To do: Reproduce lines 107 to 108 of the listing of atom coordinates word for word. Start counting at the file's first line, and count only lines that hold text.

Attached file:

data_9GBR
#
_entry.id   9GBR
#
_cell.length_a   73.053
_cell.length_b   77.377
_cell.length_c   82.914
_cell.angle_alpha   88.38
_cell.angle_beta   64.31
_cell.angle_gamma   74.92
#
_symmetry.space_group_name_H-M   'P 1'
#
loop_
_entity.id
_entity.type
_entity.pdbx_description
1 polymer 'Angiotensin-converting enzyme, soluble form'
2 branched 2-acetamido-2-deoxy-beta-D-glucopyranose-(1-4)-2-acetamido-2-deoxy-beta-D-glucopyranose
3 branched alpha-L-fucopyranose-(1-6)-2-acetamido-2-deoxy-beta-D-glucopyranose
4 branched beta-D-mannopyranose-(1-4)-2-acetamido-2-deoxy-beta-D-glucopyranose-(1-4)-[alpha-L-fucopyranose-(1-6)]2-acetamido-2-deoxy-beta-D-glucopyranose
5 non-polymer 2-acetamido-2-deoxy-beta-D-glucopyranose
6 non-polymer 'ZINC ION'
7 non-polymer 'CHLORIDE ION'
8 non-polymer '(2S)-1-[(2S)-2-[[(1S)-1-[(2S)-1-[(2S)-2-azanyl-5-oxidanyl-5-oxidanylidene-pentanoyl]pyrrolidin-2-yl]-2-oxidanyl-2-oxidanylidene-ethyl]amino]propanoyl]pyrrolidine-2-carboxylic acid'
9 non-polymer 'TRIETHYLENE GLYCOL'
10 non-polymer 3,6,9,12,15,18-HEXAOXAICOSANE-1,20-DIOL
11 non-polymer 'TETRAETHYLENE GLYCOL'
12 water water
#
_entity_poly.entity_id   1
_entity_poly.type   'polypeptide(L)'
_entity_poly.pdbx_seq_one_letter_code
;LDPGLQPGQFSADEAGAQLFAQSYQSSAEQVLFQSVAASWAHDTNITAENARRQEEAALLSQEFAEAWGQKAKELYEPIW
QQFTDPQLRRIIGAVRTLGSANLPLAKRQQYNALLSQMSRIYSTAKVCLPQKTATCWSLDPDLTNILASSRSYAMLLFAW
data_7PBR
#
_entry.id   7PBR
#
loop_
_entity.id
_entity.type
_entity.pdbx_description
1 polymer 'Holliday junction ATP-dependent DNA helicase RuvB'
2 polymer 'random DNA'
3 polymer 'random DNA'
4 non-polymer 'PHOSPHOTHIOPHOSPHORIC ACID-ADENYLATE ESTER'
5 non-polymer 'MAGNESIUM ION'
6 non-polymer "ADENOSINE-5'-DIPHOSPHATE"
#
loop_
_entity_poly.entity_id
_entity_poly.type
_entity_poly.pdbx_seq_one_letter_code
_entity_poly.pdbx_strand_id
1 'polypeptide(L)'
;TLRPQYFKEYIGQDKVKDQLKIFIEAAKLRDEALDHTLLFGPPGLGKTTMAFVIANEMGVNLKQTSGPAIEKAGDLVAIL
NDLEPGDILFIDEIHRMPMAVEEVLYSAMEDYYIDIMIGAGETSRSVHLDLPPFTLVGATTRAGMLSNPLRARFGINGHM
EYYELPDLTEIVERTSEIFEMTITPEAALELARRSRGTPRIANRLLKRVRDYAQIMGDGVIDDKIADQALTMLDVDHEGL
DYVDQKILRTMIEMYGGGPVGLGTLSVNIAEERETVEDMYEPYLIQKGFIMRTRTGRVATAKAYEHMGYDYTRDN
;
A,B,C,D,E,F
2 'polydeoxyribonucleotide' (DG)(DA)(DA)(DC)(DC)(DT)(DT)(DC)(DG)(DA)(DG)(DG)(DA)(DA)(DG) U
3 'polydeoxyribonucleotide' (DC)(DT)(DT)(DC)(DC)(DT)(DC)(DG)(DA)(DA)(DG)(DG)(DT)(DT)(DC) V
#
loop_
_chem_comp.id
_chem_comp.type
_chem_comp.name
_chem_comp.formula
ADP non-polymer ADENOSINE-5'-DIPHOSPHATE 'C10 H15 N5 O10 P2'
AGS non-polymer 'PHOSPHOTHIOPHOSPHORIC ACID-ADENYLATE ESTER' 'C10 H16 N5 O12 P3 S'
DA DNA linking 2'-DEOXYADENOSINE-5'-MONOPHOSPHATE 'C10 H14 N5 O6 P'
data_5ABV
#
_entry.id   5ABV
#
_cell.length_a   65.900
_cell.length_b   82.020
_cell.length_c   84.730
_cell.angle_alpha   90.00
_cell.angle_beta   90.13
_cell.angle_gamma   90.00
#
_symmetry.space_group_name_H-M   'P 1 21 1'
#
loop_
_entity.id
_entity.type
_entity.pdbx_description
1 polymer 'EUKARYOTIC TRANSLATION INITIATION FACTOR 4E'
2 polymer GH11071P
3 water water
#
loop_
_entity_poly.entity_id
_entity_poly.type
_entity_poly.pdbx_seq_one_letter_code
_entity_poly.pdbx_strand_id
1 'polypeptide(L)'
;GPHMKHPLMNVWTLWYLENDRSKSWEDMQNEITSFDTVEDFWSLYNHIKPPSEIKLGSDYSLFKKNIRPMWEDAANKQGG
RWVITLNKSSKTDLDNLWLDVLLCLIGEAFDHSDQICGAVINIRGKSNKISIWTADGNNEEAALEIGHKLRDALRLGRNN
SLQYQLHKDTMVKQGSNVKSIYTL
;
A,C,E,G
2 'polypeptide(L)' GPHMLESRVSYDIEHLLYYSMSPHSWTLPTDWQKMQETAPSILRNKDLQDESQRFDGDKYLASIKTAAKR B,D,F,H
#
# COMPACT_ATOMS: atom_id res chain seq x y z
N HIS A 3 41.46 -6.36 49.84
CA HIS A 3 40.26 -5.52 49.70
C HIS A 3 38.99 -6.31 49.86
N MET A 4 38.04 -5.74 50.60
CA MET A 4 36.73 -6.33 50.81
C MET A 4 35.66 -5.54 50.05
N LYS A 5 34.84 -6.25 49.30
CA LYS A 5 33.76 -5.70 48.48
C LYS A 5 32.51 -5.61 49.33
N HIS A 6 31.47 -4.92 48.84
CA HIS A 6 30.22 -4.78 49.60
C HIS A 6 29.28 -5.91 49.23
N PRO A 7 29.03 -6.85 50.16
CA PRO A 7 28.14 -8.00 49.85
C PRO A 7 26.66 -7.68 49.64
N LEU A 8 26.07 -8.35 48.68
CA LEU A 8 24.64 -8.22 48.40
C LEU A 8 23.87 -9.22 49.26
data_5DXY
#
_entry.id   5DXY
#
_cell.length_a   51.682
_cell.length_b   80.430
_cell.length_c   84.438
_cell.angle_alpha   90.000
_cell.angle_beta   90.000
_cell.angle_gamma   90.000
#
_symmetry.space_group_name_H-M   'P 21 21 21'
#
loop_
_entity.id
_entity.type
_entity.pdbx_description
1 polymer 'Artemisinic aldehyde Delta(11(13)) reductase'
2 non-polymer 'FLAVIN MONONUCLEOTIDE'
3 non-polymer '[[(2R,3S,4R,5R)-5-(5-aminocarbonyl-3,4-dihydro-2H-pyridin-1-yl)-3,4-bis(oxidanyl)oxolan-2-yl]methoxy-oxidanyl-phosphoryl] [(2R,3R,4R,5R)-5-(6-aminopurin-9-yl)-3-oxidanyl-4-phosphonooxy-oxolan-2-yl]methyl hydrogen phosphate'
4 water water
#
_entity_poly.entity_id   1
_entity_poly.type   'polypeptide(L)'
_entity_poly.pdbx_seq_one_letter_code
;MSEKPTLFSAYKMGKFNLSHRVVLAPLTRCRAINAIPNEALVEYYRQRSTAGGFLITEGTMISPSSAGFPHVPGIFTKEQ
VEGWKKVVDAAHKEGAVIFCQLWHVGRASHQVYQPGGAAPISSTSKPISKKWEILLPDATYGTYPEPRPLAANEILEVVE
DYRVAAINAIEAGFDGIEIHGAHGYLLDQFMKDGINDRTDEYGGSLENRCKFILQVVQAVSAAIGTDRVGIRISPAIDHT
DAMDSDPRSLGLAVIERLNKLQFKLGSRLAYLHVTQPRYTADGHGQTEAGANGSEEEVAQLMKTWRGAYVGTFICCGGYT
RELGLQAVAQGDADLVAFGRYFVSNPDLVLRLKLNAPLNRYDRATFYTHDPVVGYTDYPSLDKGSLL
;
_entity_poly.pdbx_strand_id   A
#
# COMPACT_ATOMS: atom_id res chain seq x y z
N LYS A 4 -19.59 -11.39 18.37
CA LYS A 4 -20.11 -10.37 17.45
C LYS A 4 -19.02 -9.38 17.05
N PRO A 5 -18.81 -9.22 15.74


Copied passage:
#
# COMPACT_ATOMS: atom_id res chain seq x y z